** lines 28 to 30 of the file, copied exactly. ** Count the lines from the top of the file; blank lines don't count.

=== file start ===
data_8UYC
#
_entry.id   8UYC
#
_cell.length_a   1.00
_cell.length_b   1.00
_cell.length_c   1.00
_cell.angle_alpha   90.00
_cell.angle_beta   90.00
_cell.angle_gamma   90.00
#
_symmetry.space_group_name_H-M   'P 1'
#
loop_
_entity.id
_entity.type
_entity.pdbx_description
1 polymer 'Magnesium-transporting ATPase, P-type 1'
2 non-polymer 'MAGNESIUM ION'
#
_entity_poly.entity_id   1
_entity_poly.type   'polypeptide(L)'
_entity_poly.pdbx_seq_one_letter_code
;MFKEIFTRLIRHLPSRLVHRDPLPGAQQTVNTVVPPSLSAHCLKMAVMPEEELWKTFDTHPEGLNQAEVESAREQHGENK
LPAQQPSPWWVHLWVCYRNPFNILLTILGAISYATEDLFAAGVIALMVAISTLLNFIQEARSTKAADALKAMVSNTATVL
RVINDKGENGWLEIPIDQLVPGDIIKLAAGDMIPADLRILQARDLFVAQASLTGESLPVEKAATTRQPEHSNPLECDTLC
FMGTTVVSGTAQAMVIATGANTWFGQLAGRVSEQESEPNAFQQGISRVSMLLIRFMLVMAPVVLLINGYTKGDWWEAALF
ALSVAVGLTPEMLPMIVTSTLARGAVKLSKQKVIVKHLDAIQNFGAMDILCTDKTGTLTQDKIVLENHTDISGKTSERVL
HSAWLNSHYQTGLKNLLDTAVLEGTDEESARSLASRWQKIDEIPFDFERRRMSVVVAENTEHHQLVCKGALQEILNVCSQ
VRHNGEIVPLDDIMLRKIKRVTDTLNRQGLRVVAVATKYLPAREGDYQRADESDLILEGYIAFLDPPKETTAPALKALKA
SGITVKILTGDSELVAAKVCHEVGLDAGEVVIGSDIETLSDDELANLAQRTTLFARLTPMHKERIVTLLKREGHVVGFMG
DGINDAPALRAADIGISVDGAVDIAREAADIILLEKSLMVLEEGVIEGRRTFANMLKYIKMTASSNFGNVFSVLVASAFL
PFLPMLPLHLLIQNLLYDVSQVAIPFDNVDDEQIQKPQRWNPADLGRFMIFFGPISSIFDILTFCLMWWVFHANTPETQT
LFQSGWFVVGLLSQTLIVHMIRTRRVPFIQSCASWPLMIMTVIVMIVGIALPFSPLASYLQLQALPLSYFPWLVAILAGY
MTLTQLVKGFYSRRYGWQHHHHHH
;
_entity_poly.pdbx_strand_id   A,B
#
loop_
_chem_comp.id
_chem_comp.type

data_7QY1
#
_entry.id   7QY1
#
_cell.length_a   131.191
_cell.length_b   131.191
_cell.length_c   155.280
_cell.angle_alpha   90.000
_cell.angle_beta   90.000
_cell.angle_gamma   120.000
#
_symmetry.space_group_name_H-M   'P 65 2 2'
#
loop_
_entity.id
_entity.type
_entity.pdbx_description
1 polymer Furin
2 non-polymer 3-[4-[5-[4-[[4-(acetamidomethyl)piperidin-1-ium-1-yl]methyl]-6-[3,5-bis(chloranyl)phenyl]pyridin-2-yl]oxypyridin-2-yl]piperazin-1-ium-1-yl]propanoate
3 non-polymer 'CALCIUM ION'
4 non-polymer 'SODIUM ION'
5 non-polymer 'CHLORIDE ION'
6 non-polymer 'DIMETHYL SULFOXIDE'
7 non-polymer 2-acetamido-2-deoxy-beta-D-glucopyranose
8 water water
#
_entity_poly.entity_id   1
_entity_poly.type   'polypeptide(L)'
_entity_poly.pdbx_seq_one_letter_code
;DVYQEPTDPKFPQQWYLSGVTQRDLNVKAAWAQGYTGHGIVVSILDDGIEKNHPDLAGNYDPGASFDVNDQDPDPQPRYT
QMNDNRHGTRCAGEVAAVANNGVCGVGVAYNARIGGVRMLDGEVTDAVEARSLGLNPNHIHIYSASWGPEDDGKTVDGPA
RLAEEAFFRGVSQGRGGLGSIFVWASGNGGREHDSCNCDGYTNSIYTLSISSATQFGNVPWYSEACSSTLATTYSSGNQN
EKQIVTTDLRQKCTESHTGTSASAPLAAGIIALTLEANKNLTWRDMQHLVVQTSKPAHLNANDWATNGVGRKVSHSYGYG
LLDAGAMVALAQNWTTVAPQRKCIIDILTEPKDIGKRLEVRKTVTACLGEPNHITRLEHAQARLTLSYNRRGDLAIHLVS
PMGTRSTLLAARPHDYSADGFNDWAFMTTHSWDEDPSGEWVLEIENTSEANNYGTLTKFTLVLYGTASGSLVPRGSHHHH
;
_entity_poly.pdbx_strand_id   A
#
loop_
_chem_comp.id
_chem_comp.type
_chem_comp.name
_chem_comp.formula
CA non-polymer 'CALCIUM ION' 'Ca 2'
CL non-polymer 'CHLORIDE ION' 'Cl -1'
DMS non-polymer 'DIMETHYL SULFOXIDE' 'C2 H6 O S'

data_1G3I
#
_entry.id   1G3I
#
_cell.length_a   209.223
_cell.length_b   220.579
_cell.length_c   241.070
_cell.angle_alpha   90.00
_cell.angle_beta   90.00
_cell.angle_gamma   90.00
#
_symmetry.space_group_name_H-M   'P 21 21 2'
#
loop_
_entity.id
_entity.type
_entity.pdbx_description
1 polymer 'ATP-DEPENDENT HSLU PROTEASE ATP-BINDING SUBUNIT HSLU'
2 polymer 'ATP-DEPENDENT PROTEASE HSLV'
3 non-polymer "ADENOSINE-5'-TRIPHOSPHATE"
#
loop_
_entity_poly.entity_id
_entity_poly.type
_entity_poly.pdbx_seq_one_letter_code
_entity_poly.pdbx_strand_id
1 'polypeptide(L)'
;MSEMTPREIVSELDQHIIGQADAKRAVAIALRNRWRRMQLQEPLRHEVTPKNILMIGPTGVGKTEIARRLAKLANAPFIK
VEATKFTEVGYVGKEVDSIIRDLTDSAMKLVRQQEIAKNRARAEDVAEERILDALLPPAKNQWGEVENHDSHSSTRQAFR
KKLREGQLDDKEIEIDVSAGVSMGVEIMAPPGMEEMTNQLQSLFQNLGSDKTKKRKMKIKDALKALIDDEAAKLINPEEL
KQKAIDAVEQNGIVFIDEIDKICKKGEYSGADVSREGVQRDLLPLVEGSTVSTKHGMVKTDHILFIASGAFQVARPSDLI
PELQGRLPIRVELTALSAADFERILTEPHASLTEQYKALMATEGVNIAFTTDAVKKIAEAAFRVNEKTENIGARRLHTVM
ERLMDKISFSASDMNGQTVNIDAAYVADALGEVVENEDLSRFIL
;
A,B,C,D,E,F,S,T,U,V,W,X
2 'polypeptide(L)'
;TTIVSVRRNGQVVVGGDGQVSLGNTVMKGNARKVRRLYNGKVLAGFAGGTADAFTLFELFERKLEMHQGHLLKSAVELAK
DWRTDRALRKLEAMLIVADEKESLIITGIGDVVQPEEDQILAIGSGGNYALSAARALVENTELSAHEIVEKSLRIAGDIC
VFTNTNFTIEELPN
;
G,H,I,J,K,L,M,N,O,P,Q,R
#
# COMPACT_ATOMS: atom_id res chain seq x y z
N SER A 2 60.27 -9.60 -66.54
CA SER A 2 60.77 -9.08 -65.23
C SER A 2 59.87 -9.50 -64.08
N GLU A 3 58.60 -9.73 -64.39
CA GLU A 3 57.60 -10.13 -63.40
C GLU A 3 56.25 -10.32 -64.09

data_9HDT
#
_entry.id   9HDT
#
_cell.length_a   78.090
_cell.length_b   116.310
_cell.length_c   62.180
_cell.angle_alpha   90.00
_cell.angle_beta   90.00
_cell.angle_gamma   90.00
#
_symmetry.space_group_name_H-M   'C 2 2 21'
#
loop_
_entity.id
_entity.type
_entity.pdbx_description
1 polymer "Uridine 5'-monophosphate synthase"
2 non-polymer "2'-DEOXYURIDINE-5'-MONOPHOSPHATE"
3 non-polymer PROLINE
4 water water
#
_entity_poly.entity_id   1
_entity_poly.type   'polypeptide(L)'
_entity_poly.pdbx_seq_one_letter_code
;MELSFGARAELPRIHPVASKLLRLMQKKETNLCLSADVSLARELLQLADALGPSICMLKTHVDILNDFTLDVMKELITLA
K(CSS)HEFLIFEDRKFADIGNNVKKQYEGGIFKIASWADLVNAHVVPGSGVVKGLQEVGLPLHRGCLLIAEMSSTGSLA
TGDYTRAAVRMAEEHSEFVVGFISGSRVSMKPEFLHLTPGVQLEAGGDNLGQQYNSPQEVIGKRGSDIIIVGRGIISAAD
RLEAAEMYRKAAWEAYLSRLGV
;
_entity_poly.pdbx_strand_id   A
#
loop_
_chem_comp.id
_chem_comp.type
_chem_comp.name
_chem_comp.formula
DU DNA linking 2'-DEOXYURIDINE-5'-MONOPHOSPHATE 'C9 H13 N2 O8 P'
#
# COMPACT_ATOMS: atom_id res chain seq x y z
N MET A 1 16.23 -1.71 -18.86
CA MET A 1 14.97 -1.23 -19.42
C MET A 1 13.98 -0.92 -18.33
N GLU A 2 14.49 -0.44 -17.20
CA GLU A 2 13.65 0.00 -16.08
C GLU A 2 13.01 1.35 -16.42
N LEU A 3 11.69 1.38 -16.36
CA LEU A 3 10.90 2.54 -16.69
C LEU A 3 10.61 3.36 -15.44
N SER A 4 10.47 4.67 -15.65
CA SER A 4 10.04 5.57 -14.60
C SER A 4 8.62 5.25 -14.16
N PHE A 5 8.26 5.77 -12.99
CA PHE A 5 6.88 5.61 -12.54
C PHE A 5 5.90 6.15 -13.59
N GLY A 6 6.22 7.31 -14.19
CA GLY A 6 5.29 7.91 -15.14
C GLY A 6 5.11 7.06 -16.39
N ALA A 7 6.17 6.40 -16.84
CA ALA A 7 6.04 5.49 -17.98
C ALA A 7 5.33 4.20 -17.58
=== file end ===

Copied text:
ALSVAVGLTPEMLPMIVTSTLARGAVKLSKQKVIVKHLDAIQNFGAMDILCTDKTGTLTQDKIVLENHTDISGKTSERVL
HSAWLNSHYQTGLKNLLDTAVLEGTDEESARSLASRWQKIDEIPFDFERRRMSVVVAENTEHHQLVCKGALQEILNVCSQ
VRHNGEIVPLDDIMLRKIKRVTDTLNRQGLRVVAVATKYLPAREGDYQRADESDLILEGYIAFLDPPKETTAPALKALKA